Eight of the country's highest-paid academics work at UL
STRICT pay caps for public sector workers have been lifted, giving universities the green light to recruit top academics on salaries of up to €337,000 a year.
The previous pay rules meant that salaries in the public sector were generally capped – employees could not earn more than the Taoiseach’s annual salary of €190,000.
But despite the regulations, many academics were already on higher salaries than Leo Varadkar, including eight high-earners at UL.
They are among the top 20 known academic earners in the country.
The list is not exhaustive, as some third level colleges, namely Trinity College Dublin, UCD and the Royal College of Surgeons, did not release the full details of all top earners, according to the Irish Times.
The highly-paid UL staff are all academic medical consultants – a job that is legitimately exempt from the usual public sector salary rule. These salaries are paid for by the HSE and UL.
Many top earning medical consultants are paid over €200,000 – more than the Taoiseach, and more than most university presidents, who are typically on a salary in the region of €180,000 to €190,000.
The highest paid person at UL is Prof David Meagher, who earns €222,735 according to the latest figures from the institution and the Higher Education Authority.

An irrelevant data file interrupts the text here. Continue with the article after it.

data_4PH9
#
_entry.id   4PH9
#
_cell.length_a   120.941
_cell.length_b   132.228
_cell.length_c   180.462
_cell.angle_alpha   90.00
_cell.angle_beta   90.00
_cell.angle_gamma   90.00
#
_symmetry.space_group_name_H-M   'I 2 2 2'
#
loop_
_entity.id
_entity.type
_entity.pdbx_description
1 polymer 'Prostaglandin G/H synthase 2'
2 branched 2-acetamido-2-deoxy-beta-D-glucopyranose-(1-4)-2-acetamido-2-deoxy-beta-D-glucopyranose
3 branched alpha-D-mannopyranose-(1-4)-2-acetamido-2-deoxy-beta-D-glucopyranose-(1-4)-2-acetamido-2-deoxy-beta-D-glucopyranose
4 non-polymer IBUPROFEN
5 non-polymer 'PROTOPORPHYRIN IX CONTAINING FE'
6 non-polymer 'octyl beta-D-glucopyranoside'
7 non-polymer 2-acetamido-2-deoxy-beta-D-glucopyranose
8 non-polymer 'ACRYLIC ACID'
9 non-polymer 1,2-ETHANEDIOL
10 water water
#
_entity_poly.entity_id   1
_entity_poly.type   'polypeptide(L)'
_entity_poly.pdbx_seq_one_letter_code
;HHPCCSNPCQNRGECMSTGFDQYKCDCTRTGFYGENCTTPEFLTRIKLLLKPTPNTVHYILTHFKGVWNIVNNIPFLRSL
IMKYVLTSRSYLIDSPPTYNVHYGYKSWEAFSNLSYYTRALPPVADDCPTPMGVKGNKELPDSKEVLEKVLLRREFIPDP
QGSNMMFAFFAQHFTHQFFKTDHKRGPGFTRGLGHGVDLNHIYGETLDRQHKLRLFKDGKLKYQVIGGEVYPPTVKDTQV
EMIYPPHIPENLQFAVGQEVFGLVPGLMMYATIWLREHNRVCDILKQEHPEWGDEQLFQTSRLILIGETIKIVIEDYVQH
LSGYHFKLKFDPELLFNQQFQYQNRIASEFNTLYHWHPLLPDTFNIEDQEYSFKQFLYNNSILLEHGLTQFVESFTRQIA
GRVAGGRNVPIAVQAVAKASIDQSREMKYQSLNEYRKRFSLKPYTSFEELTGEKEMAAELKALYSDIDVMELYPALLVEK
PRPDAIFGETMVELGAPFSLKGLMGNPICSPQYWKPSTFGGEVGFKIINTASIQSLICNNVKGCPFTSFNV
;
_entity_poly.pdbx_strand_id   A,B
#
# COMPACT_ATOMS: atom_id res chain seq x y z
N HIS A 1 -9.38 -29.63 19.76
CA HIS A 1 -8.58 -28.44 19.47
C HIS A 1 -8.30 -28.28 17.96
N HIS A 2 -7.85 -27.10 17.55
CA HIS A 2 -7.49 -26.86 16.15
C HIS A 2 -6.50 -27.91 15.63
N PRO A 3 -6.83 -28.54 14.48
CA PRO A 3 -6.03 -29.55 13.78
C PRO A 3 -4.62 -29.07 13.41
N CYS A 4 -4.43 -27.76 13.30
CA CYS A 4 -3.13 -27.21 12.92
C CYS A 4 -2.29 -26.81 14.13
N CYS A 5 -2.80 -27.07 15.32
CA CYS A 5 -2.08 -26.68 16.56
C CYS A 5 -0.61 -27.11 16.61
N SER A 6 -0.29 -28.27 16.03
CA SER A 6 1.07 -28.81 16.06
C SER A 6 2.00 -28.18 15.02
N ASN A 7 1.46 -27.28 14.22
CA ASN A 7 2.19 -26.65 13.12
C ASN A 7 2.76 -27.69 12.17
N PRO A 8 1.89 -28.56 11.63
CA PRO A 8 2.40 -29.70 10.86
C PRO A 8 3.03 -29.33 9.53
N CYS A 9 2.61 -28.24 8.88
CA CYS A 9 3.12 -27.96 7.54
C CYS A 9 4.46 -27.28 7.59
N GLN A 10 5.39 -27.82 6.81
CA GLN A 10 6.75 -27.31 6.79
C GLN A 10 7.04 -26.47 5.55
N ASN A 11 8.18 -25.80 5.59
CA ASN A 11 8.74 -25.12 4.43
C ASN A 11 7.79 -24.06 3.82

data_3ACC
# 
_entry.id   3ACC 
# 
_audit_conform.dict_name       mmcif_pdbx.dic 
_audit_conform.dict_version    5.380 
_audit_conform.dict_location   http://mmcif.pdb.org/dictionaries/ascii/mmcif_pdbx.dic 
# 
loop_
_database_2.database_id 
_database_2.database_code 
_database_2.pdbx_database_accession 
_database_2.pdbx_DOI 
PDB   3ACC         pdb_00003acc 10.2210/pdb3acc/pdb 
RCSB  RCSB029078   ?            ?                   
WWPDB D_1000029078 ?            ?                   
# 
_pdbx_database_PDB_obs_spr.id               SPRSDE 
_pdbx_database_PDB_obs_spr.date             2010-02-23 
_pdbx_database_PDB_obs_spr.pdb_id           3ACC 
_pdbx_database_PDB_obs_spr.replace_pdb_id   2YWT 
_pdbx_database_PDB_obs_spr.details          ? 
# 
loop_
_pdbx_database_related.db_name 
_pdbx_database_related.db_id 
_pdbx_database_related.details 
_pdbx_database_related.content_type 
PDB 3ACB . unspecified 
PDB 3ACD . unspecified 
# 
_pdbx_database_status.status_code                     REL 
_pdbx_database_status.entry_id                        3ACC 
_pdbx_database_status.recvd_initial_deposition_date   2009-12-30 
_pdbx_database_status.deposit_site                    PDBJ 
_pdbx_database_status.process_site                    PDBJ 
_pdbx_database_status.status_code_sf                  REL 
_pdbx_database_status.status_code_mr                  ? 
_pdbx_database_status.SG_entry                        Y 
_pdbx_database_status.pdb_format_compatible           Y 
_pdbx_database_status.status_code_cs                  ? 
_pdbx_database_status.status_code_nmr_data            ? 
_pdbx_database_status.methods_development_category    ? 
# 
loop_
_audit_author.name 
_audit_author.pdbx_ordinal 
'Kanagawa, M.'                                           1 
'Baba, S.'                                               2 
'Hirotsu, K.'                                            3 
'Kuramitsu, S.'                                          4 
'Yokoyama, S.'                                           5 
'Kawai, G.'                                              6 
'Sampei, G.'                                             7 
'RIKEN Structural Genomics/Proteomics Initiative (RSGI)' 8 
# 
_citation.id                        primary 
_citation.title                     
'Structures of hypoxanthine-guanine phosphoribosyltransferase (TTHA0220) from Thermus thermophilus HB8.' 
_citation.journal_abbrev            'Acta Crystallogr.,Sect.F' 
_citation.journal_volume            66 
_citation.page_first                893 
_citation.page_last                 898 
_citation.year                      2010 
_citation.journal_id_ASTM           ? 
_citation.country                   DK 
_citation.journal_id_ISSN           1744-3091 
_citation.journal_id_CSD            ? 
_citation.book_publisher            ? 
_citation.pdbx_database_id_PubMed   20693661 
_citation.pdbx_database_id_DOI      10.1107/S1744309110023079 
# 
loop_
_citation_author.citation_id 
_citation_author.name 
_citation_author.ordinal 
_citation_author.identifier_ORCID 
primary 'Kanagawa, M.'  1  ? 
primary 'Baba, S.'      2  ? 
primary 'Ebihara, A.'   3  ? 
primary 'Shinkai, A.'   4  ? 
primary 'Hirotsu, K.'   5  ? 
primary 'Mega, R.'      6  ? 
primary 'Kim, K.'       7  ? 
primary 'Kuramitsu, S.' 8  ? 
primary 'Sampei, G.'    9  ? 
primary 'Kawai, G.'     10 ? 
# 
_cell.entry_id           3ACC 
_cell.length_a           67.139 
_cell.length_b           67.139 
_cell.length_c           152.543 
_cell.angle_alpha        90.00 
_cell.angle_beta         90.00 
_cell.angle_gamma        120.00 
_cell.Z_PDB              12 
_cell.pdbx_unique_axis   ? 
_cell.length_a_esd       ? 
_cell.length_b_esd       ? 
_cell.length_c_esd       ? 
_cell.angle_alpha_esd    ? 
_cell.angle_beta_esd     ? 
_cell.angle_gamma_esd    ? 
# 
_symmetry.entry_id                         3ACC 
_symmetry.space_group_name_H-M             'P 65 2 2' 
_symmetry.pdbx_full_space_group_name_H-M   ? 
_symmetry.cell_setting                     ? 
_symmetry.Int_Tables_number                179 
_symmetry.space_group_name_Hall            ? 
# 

Consultant at UL Michael Larvin is on €213,837-€222,735.
Prof Deirdre McGrath is on a salary of €213,837-€222,735
Prof Clodagh O’Gorman is on the same scale: €213,837-€222,735.
John Calvin Coffey, Amanda Cotter and Austin Stack are all paid between €200,345 and €208,121.
And Kieran Thomas, an associate professor and medical consultant, is earning €185,095-€192,870.
Universities had pushed for the possibility for increased salaries as they say they have difficulty attracting talented academics under the restricted pay rates.
“Ireland needs to be able to compete for the best talent in the market if we want to be truly world class,” explained Jim Miley, director general of the Irish Universities Association.
But the Irish Federation of University Teachers said it would be disappointed at the increased payment of large sums to ‘trophy’ staff, after what it sees as a decade of cost-cutting measures enforced on low-ranking researchers.
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